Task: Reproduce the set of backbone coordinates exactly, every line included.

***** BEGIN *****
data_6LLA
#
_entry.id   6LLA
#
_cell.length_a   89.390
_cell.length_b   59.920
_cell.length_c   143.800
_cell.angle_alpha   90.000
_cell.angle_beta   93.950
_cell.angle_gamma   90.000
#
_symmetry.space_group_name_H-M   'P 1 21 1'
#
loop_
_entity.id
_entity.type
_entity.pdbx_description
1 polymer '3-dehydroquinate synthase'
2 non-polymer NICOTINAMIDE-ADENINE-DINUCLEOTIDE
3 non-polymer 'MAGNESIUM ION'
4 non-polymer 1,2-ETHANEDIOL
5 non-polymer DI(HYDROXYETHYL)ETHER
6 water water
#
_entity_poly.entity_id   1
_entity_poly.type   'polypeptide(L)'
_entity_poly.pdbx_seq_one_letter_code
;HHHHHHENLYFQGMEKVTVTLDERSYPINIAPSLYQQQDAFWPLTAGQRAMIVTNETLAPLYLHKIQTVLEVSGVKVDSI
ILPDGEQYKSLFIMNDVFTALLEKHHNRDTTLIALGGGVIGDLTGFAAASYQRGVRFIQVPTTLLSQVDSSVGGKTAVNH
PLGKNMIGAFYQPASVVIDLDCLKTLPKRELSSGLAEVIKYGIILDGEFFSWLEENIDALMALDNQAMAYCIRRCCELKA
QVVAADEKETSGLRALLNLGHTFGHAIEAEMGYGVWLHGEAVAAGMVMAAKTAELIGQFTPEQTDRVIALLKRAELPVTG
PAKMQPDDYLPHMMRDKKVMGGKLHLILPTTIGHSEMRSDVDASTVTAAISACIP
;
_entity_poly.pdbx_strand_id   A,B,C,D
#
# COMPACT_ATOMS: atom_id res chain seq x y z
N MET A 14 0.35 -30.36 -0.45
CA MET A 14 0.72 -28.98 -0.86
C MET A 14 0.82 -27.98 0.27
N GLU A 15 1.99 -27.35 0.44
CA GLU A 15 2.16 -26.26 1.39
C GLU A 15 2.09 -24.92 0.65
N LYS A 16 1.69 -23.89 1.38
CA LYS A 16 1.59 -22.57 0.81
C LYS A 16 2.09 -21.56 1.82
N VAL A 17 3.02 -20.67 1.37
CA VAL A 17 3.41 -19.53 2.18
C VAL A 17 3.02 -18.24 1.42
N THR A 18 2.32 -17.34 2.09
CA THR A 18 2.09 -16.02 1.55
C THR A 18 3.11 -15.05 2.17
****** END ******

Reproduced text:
data_6LLA
#
_entry.id   6LLA
#
_cell.length_a   89.390
_cell.length_b   59.920
_cell.length_c   143.800
_cell.angle_alpha   90.000
_cell.angle_beta   93.950
_cell.angle_gamma   90.000
#
_symmetry.space_group_name_H-M   'P 1 21 1'
#
loop_
_entity.id
_entity.type
_entity.pdbx_description
1 polymer '3-dehydroquinate synthase'
2 non-polymer NICOTINAMIDE-ADENINE-DINUCLEOTIDE
3 non-polymer 'MAGNESIUM ION'
4 non-polymer 1,2-ETHANEDIOL
5 non-polymer DI(HYDROXYETHYL)ETHER
6 water water
#
_entity_poly.entity_id   1
_entity_poly.type   'polypeptide(L)'
_entity_poly.pdbx_seq_one_letter_code
;HHHHHHENLYFQGMEKVTVTLDERSYPINIAPSLYQQQDAFWPLTAGQRAMIVTNETLAPLYLHKIQTVLEVSGVKVDSI
ILPDGEQYKSLFIMNDVFTALLEKHHNRDTTLIALGGGVIGDLTGFAAASYQRGVRFIQVPTTLLSQVDSSVGGKTAVNH
PLGKNMIGAFYQPASVVIDLDCLKTLPKRELSSGLAEVIKYGIILDGEFFSWLEENIDALMALDNQAMAYCIRRCCELKA
QVVAADEKETSGLRALLNLGHTFGHAIEAEMGYGVWLHGEAVAAGMVMAAKTAELIGQFTPEQTDRVIALLKRAELPVTG
PAKMQPDDYLPHMMRDKKVMGGKLHLILPTTIGHSEMRSDVDASTVTAAISACIP
;
_entity_poly.pdbx_strand_id   A,B,C,D
#
# COMPACT_ATOMS: atom_id res chain seq x y z
N MET A 14 0.35 -30.36 -0.45
CA MET A 14 0.72 -28.98 -0.86
C MET A 14 0.82 -27.98 0.27
N GLU A 15 1.99 -27.35 0.44
CA GLU A 15 2.16 -26.26 1.39
C GLU A 15 2.09 -24.92 0.65
N LYS A 16 1.69 -23.89 1.38
CA LYS A 16 1.59 -22.57 0.81
C LYS A 16 2.09 -21.56 1.82
N VAL A 17 3.02 -20.67 1.37
CA VAL A 17 3.41 -19.53 2.18
C VAL A 17 3.02 -18.24 1.42
N THR A 18 2.32 -17.34 2.09
CA THR A 18 2.09 -16.02 1.55
C THR A 18 3.11 -15.05 2.17